Office equipment supplier Erskine House Group Plc is depending more on US sales as those in the UK and Germany – particularly for new photocopiers and facsimile machines – dry up. Overall UK sales fell 11.4% to UKP24.9m, while operating profits plunged 60.6% to UKP1.2m. A new managing director and marketing director have been appointed, […]
Office equipment supplier Erskine House Group Plc is depending more on US sales as those in the UK and Germany – particularly for new photocopiers and facsimile machines – dry up. Overall UK sales fell 11.4% to UKP24.9m, while operating profits plunged 60.6% to UKP1.2m. A new managing director and marketing director have been appointed, and the former managing director is now looking after the London and the South East where sales are suffering particularly badly. But despite a serious drop in profits in the UK, the services business, which now generates half of the group’s revenues, held up well everywhere. Pre-tax company profits in the first six months dropped 29.1% to UKP4.7m, turnover was flat at UKP87.3m. Nonetheless, the proposed interim dividend remained the same as last year at 2.3 pence. The results suffered because of the relative weakness of the dollar until mid-September, which diluted a good US performance. Sales of new photocopiers, facsimile machines and related products in the UK declined 24% on the comparable period last year. Margins were squeezed by a competitive market that worsened in August and September. Chairman Brian McGillivray said this was the main cause of decline in group profitability. In the past month, Erskine cut sales costs, but savings will take time to come through. It is relying on service revenues meantime: these make up 54% of UK turnover. Profits from services remained virtually unchanged. Towards the end of the last financial year, the Sevenoaks, Kent group began investing in its marketing and sales support as well as in a new computer system, expecting an improvement in the economy this year. Although it hasn’t, Erskine has decided to continue the projects, which cost approximately UKP260,000 during the half-year.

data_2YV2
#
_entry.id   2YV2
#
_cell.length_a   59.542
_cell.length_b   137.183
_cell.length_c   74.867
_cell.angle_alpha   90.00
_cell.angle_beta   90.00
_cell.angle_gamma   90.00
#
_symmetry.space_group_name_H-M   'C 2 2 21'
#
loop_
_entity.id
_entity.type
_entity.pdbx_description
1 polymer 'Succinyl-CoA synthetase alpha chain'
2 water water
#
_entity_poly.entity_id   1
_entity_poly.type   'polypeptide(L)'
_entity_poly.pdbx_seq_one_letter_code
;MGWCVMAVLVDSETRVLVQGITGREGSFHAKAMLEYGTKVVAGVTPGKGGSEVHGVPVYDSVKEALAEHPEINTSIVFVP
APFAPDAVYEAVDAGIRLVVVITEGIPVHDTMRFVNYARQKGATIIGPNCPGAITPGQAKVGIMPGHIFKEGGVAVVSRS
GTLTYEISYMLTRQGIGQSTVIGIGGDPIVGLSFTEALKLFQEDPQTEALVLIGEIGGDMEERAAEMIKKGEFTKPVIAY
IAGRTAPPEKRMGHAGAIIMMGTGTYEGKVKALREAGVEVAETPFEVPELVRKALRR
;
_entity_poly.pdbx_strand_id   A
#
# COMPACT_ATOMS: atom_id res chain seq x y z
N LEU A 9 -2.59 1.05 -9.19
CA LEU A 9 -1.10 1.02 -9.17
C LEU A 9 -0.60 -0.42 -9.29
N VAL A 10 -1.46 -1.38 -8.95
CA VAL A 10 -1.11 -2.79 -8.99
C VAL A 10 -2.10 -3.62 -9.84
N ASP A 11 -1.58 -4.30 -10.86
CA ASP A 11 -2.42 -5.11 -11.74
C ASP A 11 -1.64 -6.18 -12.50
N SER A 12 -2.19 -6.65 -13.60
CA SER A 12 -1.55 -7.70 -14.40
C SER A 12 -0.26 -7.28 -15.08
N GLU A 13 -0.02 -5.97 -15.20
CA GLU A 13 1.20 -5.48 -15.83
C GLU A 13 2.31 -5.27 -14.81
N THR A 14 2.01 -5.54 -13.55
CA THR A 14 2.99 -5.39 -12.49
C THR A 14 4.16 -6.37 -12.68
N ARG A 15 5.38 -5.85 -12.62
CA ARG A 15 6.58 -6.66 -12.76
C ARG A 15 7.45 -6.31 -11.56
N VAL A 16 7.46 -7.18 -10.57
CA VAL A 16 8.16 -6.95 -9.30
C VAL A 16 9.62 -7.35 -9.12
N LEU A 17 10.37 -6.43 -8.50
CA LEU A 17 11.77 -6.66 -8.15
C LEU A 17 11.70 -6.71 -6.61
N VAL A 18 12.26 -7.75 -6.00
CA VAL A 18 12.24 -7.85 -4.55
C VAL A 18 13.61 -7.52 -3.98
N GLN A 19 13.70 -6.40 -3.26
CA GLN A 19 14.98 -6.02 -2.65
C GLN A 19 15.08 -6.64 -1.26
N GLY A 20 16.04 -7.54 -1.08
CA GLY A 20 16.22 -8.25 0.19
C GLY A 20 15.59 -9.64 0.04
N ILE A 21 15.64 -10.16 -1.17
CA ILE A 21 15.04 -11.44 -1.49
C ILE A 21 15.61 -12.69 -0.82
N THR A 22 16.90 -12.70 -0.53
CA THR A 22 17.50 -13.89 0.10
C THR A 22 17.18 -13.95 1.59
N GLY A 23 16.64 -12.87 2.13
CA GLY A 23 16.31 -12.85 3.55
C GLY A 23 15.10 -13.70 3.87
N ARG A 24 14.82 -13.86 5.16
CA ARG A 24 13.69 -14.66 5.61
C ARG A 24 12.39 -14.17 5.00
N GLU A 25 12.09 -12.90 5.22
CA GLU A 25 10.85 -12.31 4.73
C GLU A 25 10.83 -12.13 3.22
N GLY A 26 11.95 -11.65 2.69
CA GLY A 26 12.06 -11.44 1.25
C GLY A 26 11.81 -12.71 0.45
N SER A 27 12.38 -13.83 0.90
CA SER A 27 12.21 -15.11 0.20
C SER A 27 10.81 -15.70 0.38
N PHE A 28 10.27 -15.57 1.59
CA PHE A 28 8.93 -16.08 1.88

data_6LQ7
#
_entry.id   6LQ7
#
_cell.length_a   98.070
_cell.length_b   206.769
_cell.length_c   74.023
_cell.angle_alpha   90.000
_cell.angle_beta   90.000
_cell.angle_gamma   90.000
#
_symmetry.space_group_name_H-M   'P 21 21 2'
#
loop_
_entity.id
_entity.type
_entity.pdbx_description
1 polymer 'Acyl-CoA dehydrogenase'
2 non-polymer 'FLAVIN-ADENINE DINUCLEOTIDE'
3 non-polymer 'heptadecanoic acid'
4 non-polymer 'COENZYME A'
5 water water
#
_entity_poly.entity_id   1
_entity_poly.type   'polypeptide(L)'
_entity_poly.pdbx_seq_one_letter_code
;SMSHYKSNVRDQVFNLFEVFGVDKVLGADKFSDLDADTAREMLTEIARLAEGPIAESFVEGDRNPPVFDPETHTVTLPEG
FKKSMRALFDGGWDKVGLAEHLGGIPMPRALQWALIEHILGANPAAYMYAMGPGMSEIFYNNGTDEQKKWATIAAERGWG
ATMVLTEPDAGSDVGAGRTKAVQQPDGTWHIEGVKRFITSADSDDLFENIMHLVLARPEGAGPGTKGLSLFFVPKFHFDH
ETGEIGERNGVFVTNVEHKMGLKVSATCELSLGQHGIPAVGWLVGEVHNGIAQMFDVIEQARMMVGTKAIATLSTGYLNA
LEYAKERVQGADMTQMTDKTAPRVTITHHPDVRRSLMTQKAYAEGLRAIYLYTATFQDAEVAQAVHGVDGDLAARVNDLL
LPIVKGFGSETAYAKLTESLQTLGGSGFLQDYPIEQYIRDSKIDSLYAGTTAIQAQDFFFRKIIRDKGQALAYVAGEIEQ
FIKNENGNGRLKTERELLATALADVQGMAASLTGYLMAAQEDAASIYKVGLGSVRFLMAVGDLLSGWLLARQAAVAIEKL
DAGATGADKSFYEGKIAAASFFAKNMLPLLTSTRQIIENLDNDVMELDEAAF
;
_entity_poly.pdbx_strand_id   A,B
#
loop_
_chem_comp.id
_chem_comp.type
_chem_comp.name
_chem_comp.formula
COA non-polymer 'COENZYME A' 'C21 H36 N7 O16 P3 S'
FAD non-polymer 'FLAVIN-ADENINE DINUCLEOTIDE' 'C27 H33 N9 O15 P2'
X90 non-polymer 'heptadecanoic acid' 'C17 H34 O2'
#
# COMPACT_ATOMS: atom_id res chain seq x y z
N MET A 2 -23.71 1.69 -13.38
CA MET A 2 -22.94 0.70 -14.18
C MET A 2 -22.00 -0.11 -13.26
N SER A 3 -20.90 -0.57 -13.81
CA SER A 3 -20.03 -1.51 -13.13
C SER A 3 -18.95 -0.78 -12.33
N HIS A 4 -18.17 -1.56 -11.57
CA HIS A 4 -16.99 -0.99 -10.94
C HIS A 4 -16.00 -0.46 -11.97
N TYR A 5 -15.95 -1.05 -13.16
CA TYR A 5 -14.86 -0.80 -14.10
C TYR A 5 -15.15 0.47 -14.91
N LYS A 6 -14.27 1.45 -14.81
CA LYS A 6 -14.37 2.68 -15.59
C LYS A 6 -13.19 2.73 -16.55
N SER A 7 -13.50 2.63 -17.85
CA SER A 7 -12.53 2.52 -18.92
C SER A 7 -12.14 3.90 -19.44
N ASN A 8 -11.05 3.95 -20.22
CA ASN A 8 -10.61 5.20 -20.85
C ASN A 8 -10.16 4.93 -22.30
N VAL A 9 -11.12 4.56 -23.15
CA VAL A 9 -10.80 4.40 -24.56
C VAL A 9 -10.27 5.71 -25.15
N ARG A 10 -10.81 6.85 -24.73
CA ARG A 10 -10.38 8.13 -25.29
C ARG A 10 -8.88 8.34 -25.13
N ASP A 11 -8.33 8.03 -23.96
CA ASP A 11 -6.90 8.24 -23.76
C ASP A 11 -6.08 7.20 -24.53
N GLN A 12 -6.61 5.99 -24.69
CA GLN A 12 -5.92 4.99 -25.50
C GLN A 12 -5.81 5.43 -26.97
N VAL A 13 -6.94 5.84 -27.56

Benefits from this investment are not expected to show until fiscal 1993 and 1994. The situation in Germany wasn’t much better, where a weak market, rising interest rates and slowing growth made customers reluctant to replace old kit. Sales of new equipment were down 25%, although, as elsewhere, the service side grew. Revenues here increased 14%, while contribution to profits was up 34%. The newly-established operations in former East Germany (CI No 1,944) continued to be profitable, and the rebuilding of sales teams in Hamburg and Hanover is now complete following attempts to rectify dwindling sales levels. Overall, German revenues fell 8% to UKP5.4m, while operating profits plunged a ‘disappointing’ 71.6% to UKP214,000. This was down to higher central expenses because of increased recruitment and training costs. The US was the only operation to see recovery in demand for new equipment. Sales to end-users increased 15%, although volume has not yet returned to 1990 levels. Contribution to profit here almost doubled. Service and supplies make up 47% of total business volume, and contribute most to profits. Revenues grew 5%, margins also rose slightly. The growing wholesale business, selling low-volume copiers, facsimile machines and related products to small office equipment dealers, grew 35% on last year. This now represents 16% of total US turnover, although contribution to profit is much smaller. The two main suppliers for the wholesale operation are Sharp and Ricoh. Additions to senior management in the US have reportedly led to an improvement in sales productivity, service quality and information systems, but have resulted in higher overheads. Progress on reducing working capital was ‘disappointing’, resulting in attempts to improve inventory management. Overall, the US saw operating profits rise 9% in dollar terms, although only 0.5% in sterling, while turnover, when translated into pounds, grew 3.4% to UKP5.1m. Chairman McGillvray felt this showed ‘an encouraging continuation of last year’s progress’, following the division’s period in the doldrums.